6 Years Ago Today (originally posted 2 FEB 2011)

We lost two great cavalrymen.

CW4 Keith Yoakum and CW2 Jason Defrenn were flying in a flight of two on a security and recon mission just north of Camp Taji, Iraq when they were caught in an ADA ambush. Even though their aircraft was seriously damaged they continued to fight until the helicopter came apart due to the damage inflicted upon it by the enemy. This was one aircraft of 10 that was downed by enemy action during a terrible month in Iraq in 2007.

From Keith’s DSC citation:

Awarded posthumously for actions during the Global War on Terror
The President of the United States of America, authorized by Act of Congress, July 9, 1918 (amended by act of July 25, 1963), takes pride in presenting the Distinguished Service Cross (Posthumously) to Chief Warrant Officer Four Keith Yoakum, United States Army, for extraordinary heroism in action while serving with Company A, 1st Battalion, 227th Aviation Regiment, 1st Air Cavalry Brigade, 1st Cavalry Division, Multi-National Corps-Iraq. Chief Warrant Officer Four Yoakum distinguished himself as a Pilot of an AH-64D Longbow Apache Helicopter on 2 February 2007 while engaged in aerial operations in Baghdad, Iraq, during Operation IRAQI FREEDOM. During a reconnaissance mission, Chief Warrant Officer Four Yoakum’s aircraft was seriously damaged by heavy enemy machine gun fire, which required him to land immediately. Without regard for his own safety and to protect his comrades, Chief Warrant Officer Four Yoakum chose to remain with his wingman to destroy the enemy. With his main gun inoperable, his only option was to climb in altitude and then dive while firing his Apache’s rockets. Ultimately the aircraft succumbed to its battle damage and crashed. Chief Warrant Officer Four Yoakum’s distinctive accomplishments and dedication to service to his country are in keeping with the finest traditions of the military service, reflecting great credit upon himself, the 1st Cavalry Division, the Multi-National Corps-Iraq, and the United States Army.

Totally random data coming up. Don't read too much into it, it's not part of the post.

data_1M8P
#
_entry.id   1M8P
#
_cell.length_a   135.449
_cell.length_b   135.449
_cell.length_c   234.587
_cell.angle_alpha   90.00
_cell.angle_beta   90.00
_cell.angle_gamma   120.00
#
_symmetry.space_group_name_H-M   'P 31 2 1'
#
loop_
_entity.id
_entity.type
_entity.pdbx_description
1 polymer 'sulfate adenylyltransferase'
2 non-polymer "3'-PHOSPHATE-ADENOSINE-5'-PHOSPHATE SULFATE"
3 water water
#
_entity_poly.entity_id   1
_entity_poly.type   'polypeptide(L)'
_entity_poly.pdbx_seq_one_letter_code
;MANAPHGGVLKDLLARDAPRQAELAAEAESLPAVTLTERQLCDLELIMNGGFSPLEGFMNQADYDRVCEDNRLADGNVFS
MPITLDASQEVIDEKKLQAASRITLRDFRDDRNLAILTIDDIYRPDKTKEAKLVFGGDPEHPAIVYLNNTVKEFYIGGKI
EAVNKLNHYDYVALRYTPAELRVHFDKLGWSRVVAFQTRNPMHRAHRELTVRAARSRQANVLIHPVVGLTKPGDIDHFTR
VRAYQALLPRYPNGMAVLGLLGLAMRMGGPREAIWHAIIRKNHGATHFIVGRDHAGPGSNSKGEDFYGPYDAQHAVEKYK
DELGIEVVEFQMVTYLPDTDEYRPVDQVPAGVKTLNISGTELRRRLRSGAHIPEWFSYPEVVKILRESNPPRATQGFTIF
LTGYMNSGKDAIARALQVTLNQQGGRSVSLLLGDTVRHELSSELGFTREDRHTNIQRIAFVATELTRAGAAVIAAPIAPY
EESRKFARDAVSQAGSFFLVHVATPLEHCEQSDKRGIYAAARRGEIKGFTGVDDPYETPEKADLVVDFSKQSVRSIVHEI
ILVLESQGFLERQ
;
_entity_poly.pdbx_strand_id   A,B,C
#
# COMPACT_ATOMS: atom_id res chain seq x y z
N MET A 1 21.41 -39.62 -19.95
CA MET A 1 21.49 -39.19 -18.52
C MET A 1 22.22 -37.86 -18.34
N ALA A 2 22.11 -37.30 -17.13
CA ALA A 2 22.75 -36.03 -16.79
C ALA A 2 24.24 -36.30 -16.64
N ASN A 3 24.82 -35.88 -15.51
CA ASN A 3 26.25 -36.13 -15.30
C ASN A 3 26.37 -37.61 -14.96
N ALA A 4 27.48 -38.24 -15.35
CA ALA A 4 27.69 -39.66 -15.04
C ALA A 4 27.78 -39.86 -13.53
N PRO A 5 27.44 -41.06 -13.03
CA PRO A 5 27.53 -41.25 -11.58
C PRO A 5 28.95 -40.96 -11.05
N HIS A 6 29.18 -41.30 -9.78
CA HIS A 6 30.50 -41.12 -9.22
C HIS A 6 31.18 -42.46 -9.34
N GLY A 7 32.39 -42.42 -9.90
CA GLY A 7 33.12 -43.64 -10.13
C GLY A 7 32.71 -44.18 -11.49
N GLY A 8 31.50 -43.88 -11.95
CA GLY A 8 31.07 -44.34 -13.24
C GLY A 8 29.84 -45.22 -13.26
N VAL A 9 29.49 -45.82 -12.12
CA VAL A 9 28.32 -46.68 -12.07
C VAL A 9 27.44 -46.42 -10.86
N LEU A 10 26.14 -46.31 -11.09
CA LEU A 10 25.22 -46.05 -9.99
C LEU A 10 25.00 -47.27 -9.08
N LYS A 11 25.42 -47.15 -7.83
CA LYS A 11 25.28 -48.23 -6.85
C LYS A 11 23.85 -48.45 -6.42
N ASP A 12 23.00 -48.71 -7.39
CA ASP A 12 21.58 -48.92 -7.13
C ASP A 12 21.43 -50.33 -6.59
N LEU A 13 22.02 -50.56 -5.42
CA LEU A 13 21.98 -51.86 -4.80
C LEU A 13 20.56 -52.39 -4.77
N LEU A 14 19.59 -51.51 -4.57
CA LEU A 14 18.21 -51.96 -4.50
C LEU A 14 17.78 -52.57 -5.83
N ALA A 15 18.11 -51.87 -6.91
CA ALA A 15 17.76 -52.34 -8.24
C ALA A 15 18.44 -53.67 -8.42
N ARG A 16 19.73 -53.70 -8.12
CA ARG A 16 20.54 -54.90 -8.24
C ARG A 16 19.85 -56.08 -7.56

Action Date: February 2, 2007
Service: Army
Rank: Chief Warrant Officer 4
Company: Company A
Battalion: 1st Battalion
Regiment: 227th Aviation Cavalry Regiment, 1st Air Cavalry Brigade
Division: 1st Cavalry Division

Fiddlers Green
Halfway down the trail to Hell,
In a shady meadow green
Are the Souls of all dead troopers camped,
Near a good old-time canteen.
And this eternal resting place
Is known as Fiddlers’ Green.
Marching past, straight through to Hell
The Infantry are seen.
Accompanied by the Engineers,
Artillery and Marines,
For none but the shades of Cavalrymen
Dismount at Fiddlers’ Green.
Though some go curving down the trail
To seek a warmer scene.
No trooper ever gets to Hell
Ere he’s emptied his canteen.
And so rides back to drink again
With friends at Fiddlers’ Green.
And so when man and horse go down
Beneath a saber keen,
Or in a roaring charge of fierce melee
You stop a bullet clean,
And the hostiles come to get your scalp,
Just empty your canteen,
And put your pistol to your head